Among all the fancy ARM-based SoCs and peripheral ICs in an IVI system, the humble PCI Express clock generator is what really drives the connected car.
This particular blog posting is sponsored by Pericom Semiconductor.
With apologies to the Beatles, car tech is all the rage lately now that Apple’s CarPlay legitimizes running Apps in new cars. Although premium marques like BMW, Jaguar, Mercedes and others have been rolling out App-based in-vehicle infotainment (IVI) systems for a few years, Apple’s recent announcement has awakened the masses.
Everyone wants their smartphone’s UI on the car’s center console, whether they’re an Android or iOS (Apple) fanboy or girl. (Sorry RIM and Windows Phone; your market share is just too small.)
But among the ARM-based media processors, Ethernet AVB networks, and Xilinx Zynq-based ADAS (advanced driver assistance system) safety features, it’s the humble PCI Express clock generator that really drives the car’s IVI systems (Figure 1).
All those LCD in-car displays—two or three in the dashboard, one in the rear view mirror, and several for rear seat passengers (think: minivan)—need high-speed I/O and multiple processor peripherals. PCI Express (PCIe) provides the needed 5 Gbps bandwidth to connect processors to peripherals, and each PCIe node needs its own (typically) 100 MHz clock source. Without this reference clock, no digital bit twiddling takes place, and the car’s IVI system remains eerily silent.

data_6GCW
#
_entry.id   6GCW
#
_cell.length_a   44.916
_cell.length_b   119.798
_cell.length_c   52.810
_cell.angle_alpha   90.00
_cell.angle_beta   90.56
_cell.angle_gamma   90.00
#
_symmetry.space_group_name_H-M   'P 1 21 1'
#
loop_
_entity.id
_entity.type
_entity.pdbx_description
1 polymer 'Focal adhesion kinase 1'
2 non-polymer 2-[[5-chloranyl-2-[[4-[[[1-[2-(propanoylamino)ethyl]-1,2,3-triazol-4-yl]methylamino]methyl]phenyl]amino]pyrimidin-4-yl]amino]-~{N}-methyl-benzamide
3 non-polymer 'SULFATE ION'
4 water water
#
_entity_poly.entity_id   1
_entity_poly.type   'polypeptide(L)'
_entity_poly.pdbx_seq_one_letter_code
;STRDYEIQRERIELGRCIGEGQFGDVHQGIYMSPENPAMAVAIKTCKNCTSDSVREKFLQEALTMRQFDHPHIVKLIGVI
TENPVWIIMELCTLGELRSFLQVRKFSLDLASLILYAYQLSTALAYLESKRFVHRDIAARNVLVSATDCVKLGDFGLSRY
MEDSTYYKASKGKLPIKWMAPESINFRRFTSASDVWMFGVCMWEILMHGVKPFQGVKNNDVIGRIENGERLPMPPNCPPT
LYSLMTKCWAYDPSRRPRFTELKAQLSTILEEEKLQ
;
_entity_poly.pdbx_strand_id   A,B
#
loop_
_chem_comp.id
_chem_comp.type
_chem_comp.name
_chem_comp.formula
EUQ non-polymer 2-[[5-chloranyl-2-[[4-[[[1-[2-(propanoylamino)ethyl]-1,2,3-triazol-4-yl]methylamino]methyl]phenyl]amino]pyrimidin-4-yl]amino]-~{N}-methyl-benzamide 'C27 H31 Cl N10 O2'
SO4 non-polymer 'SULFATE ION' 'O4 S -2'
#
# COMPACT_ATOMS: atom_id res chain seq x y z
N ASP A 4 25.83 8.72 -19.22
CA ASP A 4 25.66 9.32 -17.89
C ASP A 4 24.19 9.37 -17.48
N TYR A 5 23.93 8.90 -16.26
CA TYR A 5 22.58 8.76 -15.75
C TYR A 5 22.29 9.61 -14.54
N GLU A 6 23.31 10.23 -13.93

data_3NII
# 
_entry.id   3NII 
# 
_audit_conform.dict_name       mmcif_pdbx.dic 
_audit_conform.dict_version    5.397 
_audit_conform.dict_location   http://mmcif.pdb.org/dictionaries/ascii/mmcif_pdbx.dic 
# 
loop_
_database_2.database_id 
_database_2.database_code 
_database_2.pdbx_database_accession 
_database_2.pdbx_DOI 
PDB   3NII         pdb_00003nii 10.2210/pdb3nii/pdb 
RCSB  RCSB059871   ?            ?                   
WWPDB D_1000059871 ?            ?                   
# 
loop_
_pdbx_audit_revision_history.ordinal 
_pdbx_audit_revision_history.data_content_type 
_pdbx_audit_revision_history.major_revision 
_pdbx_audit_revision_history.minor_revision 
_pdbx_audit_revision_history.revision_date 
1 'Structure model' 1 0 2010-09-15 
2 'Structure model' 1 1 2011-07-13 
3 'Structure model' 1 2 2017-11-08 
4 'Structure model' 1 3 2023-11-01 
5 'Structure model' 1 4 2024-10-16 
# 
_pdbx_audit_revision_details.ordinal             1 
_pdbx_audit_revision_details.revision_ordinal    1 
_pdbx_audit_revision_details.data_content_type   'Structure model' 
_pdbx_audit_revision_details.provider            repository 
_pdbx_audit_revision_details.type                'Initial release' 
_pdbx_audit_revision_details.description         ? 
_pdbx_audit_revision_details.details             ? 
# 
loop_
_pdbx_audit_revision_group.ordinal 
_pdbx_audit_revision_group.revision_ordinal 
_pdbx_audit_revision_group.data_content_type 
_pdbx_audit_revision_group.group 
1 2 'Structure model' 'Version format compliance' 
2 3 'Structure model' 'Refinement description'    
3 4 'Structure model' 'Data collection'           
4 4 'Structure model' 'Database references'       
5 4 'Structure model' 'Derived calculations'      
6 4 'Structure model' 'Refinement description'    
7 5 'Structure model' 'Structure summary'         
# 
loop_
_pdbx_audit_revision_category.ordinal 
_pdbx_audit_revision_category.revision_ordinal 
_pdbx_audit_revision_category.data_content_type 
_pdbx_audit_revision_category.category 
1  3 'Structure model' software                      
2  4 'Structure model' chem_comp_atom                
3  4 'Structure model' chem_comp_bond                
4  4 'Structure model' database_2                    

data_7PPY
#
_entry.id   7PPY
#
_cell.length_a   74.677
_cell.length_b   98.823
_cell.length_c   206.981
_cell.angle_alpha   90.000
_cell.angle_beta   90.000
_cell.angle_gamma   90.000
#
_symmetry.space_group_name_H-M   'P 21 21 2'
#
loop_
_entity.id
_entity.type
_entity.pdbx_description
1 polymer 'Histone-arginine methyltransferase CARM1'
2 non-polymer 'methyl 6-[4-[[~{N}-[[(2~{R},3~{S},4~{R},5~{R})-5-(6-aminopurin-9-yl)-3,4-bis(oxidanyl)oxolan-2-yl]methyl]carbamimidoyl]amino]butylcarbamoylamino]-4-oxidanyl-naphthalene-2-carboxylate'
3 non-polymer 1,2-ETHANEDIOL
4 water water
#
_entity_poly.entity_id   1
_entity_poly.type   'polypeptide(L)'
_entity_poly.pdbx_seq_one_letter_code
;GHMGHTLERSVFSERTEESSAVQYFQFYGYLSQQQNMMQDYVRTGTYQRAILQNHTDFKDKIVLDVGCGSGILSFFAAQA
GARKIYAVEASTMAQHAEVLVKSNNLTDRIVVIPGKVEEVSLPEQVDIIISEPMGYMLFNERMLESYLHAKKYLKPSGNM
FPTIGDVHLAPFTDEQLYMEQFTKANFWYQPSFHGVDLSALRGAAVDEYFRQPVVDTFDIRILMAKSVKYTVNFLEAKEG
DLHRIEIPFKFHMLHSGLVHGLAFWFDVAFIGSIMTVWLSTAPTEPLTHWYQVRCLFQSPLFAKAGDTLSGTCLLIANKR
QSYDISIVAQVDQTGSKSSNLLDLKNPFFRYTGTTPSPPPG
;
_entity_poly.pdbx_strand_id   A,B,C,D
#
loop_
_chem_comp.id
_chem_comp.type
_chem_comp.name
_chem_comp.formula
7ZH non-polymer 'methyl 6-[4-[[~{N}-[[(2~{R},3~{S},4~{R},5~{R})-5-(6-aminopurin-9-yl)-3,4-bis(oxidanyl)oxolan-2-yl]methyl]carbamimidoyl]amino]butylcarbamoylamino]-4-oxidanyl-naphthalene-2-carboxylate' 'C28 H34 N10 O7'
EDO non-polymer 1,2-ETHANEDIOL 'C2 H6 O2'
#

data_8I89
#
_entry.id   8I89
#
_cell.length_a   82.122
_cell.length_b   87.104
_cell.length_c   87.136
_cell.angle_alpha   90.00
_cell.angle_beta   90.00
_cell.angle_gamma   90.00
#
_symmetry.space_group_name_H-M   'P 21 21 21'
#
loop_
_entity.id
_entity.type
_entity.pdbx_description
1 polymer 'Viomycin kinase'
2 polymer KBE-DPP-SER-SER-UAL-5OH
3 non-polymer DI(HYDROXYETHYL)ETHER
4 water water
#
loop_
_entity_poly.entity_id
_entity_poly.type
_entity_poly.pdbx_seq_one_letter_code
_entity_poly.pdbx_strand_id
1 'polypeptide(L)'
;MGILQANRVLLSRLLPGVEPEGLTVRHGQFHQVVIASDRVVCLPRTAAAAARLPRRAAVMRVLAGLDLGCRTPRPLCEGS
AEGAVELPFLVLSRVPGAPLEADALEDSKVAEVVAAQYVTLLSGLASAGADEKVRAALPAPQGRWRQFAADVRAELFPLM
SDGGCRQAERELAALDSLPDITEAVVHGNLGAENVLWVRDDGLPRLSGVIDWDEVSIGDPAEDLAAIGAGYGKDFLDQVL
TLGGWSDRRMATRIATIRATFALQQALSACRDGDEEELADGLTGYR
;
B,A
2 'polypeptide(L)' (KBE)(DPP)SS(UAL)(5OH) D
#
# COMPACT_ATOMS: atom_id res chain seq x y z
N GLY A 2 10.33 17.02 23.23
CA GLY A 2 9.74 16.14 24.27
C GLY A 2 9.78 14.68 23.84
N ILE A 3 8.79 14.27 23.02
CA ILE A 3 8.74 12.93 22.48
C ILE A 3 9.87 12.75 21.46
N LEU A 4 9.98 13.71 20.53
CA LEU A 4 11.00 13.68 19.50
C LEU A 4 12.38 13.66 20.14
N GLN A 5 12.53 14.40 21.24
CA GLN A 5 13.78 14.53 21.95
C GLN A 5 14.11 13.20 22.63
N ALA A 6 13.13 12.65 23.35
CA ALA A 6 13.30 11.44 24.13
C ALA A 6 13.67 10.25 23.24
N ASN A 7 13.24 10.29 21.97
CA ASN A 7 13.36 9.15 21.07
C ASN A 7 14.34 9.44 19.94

Although considered “old hat”, “boring”, or maybe even “not elegant”, the basic PCIe clock generator has sophistication that matters to auto OEMs when they’re building millions of units. I’d argue they are elegant with thoughtful touches like: a single low-cost crystal input, up to four PCIe clock (HCSL) outputs to drive multiple ICs, and hassle-free long lifecycle availability.
Plus, in the harsh and noisy—electrically speaking—environment that is the modern automobile, AEQ-100 automotive qualification and low clock jitter all matter greatly to IVI designers deploying PCI Express.
For example, one of Pericom’s latest automotive grade PCIe clock generators, the PI6C557-05QLE, only requires an inexpensive 25 MHz crystal for a reference clock to create four PCIe Gen 2 or Gen 3 clocks. This device meets the PCI-SIG’s jitter spec of 3.1ps (<1ps RMS), but betters that considerably with a 2.2ps (typ.) phase jitter. As shown above, this clock generator will drive the main processor, a GPS or wireless RF peripheral, an on-board SSD, and a USB 3.0 chipset. Pretty much all the things a designer expects in tomorrow’s embedded IVI.
So what’s driving the digital car? I argue it’s a PCIe clock generator.